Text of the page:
Brake calipers are critical to your brake system because they apply the force necessary to slow or stop your vehicle. Used in disc braking systems, they contain hydraulic pistons which squeeze or clamp the brake pads on the brake rotor, generating friction.
Let's take a closer look at brake calipers, how they work, and how to tell when they go bad.
What Does A Caliper Do, And How Does It Work?
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Brake calipers function like clamps that use hydraulic pressure to squeeze the brake pads against the brake rotors generating friction. When you press the brake pedal, brake fluid flows into the caliper, applying the pressure needed to slow or stop your car.
Two types of brake calipers are commonly used in mass-produced vehicles; single-piston and dual-piston. Single-piston calipers use one hydraulic piston to apply brake pressure and are most commonly used on the rear brakes. Dual-piston calipers are used for front brakes, applying the pressure from two pistons to increase the brake's stopping power.
Like any automotive part, brake calipers eventually wear out and must be replaced. While it's not unusual for them to last 100,000 miles or more, the combination of high hydraulic pressure, corrosive brake fluid, and exposure to heat and grime eventually take their toll.
How Do I Tell If A Brake Caliber Is Going Bad?
When a brake caliper starts to go bad, you will likely notice your vehicle pulling to one side when you apply the brakes. Other symptoms include:
- Brake fluid leaking from behind the wheel
- Spongy brakes or a soft brake pedal
- Grinding or squealing noises when you apply the brakes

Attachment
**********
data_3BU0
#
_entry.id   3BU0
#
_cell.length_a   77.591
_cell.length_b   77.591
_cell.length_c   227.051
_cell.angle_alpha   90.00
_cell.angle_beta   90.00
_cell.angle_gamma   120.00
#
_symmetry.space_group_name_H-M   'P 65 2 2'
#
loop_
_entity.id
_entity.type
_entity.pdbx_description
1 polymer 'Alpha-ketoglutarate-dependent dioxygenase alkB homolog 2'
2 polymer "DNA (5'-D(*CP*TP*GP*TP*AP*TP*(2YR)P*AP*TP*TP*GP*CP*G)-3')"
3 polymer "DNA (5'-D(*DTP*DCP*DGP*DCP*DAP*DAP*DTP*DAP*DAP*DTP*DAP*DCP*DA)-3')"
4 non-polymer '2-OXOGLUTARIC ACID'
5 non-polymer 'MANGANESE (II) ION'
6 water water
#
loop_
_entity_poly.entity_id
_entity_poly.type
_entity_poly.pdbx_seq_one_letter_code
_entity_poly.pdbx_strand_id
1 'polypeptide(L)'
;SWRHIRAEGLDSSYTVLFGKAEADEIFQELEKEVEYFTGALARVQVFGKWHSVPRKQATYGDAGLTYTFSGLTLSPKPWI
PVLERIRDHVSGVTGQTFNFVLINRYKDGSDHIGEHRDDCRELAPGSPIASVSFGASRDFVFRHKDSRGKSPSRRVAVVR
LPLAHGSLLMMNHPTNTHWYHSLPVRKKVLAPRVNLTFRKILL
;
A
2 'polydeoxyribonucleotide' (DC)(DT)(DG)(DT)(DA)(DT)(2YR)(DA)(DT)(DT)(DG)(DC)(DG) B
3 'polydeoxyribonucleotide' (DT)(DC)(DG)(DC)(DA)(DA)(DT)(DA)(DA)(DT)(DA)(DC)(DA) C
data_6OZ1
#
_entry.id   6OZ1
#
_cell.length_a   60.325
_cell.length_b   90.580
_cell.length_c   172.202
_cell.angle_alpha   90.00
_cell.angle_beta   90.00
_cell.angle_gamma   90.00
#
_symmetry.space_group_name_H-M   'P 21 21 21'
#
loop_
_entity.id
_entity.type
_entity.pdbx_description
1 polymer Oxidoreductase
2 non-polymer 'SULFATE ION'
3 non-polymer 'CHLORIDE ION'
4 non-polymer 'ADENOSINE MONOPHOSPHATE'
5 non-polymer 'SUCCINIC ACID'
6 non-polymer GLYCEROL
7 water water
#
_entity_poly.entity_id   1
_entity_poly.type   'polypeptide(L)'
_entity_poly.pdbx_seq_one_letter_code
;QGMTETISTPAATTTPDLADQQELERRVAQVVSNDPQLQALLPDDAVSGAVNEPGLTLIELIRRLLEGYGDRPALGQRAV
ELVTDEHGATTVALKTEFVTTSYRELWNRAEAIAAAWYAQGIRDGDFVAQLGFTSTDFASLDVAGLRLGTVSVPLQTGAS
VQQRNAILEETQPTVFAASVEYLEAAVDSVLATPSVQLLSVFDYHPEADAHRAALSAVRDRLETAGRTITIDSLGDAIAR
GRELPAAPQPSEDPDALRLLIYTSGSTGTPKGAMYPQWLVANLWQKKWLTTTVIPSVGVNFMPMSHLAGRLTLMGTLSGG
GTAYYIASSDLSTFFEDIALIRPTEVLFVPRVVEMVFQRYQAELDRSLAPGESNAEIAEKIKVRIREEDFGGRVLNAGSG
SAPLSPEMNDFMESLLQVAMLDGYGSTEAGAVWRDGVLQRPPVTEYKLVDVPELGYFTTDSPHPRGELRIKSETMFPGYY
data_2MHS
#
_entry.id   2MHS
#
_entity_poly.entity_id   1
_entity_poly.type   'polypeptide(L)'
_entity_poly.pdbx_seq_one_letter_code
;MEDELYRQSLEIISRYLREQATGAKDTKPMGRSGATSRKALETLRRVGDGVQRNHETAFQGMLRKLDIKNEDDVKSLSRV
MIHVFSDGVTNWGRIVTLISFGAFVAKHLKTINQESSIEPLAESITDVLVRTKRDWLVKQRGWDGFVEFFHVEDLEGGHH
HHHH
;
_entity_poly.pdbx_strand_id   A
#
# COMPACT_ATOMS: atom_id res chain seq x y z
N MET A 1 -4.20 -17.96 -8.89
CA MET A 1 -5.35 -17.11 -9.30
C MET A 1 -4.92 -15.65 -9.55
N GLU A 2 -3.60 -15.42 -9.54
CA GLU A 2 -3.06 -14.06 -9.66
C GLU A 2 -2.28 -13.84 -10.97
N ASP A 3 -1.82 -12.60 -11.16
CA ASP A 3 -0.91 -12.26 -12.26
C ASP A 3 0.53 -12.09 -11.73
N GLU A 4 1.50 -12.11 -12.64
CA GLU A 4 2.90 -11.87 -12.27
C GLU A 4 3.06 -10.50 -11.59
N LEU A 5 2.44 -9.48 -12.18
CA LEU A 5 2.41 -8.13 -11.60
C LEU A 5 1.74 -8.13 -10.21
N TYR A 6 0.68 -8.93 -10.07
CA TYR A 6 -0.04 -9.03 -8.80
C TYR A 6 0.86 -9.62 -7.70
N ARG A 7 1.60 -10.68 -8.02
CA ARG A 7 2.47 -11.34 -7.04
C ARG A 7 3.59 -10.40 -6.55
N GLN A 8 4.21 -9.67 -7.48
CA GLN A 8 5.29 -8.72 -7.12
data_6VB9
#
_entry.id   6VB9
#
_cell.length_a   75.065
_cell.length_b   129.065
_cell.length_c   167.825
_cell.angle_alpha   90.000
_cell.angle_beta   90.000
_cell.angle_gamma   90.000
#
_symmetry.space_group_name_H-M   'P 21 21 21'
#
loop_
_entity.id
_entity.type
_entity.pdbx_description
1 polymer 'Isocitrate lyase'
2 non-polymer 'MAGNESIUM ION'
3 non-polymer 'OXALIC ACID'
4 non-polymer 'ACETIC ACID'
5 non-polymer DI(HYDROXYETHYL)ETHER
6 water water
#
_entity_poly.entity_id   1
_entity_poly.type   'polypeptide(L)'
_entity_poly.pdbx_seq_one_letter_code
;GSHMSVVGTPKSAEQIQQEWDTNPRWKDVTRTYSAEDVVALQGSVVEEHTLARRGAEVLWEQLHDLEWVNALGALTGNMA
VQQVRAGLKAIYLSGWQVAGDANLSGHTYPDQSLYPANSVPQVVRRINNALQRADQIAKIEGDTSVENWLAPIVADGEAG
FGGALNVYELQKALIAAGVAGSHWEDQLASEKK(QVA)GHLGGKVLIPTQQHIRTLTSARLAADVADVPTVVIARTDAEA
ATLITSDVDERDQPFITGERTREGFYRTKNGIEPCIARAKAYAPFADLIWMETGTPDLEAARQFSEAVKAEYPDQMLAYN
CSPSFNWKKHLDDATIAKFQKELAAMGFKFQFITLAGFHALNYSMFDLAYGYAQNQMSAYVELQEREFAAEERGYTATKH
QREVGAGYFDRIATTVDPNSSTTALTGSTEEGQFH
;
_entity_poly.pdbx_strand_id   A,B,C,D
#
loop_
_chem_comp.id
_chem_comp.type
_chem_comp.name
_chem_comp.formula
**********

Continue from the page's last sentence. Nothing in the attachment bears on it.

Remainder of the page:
- The brakes vibrate when you use them or feel like they are dragging, even when your foot is off the pedal
- Uneven brake pad wear
Inspecting your brakes every time you change your oil is always a good idea. If you notice issues with your brake pads or signs of leaking brake fluid, it's important to get your brakes checked out as soon as possible.
OEM Or Aftermarket Calipers - Which Are Best?
People are often tempted to use aftermarket brake calipers because they think it will save them money. While aftermarket parts can be cheaper to buy than OEM parts, they may cost you more money in the long run. Here's why:
- Ford OEM brake calipers are designed to work with your specific car or truck and are manufactured to OE specifications. Aftermarket parts are more generic and may not fit as well or meet the same specifications.
- Many aftermarket companies use lower-grade materials to manufacture their parts. As a result, the aftermarket brake calipers do not last as long or perform as well as the OEM calipers.
Where Is The Best Place To Get Brake Calipers For My Ford?
When it comes to brake calipers for your Ford car or truck, look no further than Blue Springs Ford Parts. For more than three decades, Blue Springs Ford Parts has been the #1 choice for quality OEM replacement parts for Ford, Lincoln, and Mercury vehicles.
As one of the largest Ford parts departments in the United States, we're happy to help get you the parts you need quickly and reliably. Ford's OEM replacement parts warranty backs all our parts. If you'd like to learn more, you can contact us online or give us a call at 1-800-248-7760.